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Information Resources Management Association
Advancing the Concepts & Practices of Information Resources Management in Modern Organizations

Underwater Wireless Networking Techniques

Underwater Wireless Networking Techniques
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Author(s): Manuel Perez Malumbres (Miguel Hernandez University, Spain), Pedro Pablo Garrido (Miguel Hernandez University, Spain), Carlos Tavares Calafate (Technical University of Valencia, Spain) and Jose Oliver Gil (Technical University of Valencia, Spain)
Copyright: 2009
Pages: -93
Source title: Encyclopedia of Information Science and Technology, Second Edition
Source Author(s)/Editor(s): Mehdi Khosrow-Pour, D.B.A. (Information Resources Management Association, USA)
DOI: 10.4018/978-1-60566-026-4.ch615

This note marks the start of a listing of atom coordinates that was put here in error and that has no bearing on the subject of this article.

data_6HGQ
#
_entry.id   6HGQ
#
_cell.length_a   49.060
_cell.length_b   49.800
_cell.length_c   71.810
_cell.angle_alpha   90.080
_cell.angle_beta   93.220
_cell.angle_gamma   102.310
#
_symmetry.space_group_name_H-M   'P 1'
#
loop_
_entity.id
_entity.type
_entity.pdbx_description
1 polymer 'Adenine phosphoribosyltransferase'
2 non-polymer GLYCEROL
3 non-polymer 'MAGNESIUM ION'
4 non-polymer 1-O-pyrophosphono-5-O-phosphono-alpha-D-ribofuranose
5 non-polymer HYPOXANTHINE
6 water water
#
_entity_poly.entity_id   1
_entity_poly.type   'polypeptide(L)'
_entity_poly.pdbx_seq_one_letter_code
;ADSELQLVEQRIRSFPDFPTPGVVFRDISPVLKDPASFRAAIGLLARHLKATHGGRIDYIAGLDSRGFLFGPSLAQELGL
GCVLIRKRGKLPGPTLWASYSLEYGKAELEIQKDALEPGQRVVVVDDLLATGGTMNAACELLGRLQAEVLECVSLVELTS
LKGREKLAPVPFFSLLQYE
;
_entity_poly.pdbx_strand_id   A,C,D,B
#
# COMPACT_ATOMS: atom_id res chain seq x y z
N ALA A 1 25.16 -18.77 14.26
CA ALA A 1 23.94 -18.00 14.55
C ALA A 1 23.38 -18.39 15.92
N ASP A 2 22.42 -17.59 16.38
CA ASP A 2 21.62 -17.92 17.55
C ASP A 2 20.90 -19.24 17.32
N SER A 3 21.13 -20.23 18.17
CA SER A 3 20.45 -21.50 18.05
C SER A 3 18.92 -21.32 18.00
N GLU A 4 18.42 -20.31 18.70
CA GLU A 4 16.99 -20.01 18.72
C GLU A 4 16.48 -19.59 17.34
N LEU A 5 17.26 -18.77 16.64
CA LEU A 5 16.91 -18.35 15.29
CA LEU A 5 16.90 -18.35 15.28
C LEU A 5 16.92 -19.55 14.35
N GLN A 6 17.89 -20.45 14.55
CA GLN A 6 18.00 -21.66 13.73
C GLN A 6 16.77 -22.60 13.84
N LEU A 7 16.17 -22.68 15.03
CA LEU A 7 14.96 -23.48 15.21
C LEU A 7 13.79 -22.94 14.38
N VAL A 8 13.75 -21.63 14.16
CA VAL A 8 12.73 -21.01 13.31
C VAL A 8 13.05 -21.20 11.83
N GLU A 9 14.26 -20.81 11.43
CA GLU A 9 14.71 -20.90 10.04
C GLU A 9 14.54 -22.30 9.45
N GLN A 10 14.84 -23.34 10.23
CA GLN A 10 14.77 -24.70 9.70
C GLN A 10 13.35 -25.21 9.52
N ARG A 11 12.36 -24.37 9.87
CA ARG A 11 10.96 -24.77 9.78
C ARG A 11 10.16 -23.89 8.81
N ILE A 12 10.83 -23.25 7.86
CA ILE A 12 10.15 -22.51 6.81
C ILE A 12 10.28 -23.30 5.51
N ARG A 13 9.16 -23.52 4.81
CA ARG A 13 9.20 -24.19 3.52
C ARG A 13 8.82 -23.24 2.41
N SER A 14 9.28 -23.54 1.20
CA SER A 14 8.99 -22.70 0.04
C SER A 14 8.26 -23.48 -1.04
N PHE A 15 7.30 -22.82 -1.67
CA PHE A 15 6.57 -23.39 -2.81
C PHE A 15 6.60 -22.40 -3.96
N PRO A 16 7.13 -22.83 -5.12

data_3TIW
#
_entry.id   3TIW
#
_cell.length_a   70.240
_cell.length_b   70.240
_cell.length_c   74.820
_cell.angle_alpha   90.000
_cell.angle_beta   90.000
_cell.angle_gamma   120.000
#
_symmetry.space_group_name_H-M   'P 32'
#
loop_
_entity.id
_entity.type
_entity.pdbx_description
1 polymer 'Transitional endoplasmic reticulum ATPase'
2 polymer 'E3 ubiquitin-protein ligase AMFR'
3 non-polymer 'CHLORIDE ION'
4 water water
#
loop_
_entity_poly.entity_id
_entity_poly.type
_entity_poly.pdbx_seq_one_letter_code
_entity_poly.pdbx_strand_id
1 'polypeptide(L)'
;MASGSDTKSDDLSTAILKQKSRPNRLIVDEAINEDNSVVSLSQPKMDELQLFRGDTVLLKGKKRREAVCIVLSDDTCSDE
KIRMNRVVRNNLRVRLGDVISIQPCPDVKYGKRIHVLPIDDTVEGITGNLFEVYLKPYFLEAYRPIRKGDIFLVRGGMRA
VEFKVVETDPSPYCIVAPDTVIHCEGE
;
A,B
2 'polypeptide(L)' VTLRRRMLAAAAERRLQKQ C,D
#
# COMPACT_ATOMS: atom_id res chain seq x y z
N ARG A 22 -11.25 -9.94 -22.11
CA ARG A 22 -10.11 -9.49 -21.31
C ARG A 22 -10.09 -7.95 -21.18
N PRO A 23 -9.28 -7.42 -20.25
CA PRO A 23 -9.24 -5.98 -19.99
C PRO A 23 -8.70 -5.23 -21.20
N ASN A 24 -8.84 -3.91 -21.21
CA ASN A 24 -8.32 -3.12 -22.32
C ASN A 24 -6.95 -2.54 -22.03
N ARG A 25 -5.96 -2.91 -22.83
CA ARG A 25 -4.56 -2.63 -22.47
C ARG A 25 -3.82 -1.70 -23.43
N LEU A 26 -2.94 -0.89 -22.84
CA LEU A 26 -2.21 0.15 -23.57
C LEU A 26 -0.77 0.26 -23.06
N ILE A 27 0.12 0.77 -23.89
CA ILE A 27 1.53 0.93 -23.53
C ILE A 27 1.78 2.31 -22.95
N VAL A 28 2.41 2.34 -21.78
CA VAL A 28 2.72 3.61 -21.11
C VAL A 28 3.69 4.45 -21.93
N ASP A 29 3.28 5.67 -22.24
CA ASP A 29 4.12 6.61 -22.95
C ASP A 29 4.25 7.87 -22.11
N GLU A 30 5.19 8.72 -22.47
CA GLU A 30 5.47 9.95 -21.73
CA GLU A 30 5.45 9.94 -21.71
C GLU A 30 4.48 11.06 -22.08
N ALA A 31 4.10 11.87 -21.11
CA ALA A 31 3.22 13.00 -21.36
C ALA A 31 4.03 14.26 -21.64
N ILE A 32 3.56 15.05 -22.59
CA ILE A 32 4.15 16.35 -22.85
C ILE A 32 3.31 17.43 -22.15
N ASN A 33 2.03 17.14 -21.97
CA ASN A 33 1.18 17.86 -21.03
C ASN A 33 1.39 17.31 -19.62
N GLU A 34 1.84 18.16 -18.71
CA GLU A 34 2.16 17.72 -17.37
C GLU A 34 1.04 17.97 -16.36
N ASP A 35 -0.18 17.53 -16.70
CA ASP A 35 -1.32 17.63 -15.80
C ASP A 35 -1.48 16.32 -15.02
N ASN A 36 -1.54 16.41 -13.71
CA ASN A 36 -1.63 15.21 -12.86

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Underwater sound has probably been used by marine specimens for millions of years as a communication capability among the members of a same species. It is said that in 1490, Leonardo Da Vinci wrote the following sentence: “If you cause your ship to stop and place the head of a long tube in the water and place the outer extremity to your ear, you will hear ships at a great distance from you” (Urick, 1983); being perhaps the first recorded experiments about hearing underwater sounds. In 1826 on Lake Geneva, Switzerland, the physicist Jean-Daniel Colladon, and his mathematician friend Charles-Francois Sturm, made the first recorded attempt to determine the speed of sound in water. In their experiment, the underwater bell was struck simultaneously with ignition of gunpowder on the first boat. The sound of the bell and flash from the gunpowder were observed 10-miles away on the second boat. The time between the gunpowder flash and the sound reaching the second boat was used to calculate the speed of sound in water. Colladon and Sturm were able to determine the speed of sound in water fairly accurately with this method. (Colladon, 1893).

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